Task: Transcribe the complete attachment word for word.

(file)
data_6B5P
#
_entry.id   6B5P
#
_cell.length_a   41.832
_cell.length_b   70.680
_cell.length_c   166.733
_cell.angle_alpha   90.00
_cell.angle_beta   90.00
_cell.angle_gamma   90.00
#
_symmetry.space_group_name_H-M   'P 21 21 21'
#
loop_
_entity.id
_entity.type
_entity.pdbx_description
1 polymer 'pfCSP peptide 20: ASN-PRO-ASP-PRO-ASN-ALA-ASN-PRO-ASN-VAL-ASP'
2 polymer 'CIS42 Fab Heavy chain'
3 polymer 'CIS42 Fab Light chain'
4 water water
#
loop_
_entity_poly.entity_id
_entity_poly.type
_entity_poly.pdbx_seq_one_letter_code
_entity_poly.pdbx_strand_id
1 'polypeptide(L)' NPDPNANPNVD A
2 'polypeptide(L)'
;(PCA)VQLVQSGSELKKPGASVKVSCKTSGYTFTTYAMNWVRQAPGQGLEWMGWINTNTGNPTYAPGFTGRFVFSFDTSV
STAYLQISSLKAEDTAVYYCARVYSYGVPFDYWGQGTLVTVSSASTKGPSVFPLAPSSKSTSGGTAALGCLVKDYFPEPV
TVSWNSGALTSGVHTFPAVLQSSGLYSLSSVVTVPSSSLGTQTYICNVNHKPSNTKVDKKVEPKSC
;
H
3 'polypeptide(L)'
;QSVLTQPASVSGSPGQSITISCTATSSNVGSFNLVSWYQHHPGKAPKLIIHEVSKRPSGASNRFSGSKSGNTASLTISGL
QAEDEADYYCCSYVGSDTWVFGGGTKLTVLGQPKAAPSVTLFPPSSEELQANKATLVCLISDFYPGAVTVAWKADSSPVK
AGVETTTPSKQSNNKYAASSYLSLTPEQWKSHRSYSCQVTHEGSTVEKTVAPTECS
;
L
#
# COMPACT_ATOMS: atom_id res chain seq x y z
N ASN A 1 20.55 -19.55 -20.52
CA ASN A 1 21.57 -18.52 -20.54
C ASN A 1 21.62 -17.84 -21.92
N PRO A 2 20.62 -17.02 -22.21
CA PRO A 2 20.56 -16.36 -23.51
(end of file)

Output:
data_6B5P
#
_entry.id   6B5P
#
_cell.length_a   41.832
_cell.length_b   70.680
_cell.length_c   166.733
_cell.angle_alpha   90.00
_cell.angle_beta   90.00
_cell.angle_gamma   90.00
#
_symmetry.space_group_name_H-M   'P 21 21 21'
#
loop_
_entity.id
_entity.type
_entity.pdbx_description
1 polymer 'pfCSP peptide 20: ASN-PRO-ASP-PRO-ASN-ALA-ASN-PRO-ASN-VAL-ASP'
2 polymer 'CIS42 Fab Heavy chain'
3 polymer 'CIS42 Fab Light chain'
4 water water
#
loop_
_entity_poly.entity_id
_entity_poly.type
_entity_poly.pdbx_seq_one_letter_code
_entity_poly.pdbx_strand_id
1 'polypeptide(L)' NPDPNANPNVD A
2 'polypeptide(L)'
;(PCA)VQLVQSGSELKKPGASVKVSCKTSGYTFTTYAMNWVRQAPGQGLEWMGWINTNTGNPTYAPGFTGRFVFSFDTSV
STAYLQISSLKAEDTAVYYCARVYSYGVPFDYWGQGTLVTVSSASTKGPSVFPLAPSSKSTSGGTAALGCLVKDYFPEPV
TVSWNSGALTSGVHTFPAVLQSSGLYSLSSVVTVPSSSLGTQTYICNVNHKPSNTKVDKKVEPKSC
;
H
3 'polypeptide(L)'
;QSVLTQPASVSGSPGQSITISCTATSSNVGSFNLVSWYQHHPGKAPKLIIHEVSKRPSGASNRFSGSKSGNTASLTISGL
QAEDEADYYCCSYVGSDTWVFGGGTKLTVLGQPKAAPSVTLFPPSSEELQANKATLVCLISDFYPGAVTVAWKADSSPVK
AGVETTTPSKQSNNKYAASSYLSLTPEQWKSHRSYSCQVTHEGSTVEKTVAPTECS
;
L
#
# COMPACT_ATOMS: atom_id res chain seq x y z
N ASN A 1 20.55 -19.55 -20.52
CA ASN A 1 21.57 -18.52 -20.54
C ASN A 1 21.62 -17.84 -21.92
N PRO A 2 20.62 -17.02 -22.21
CA PRO A 2 20.56 -16.36 -23.51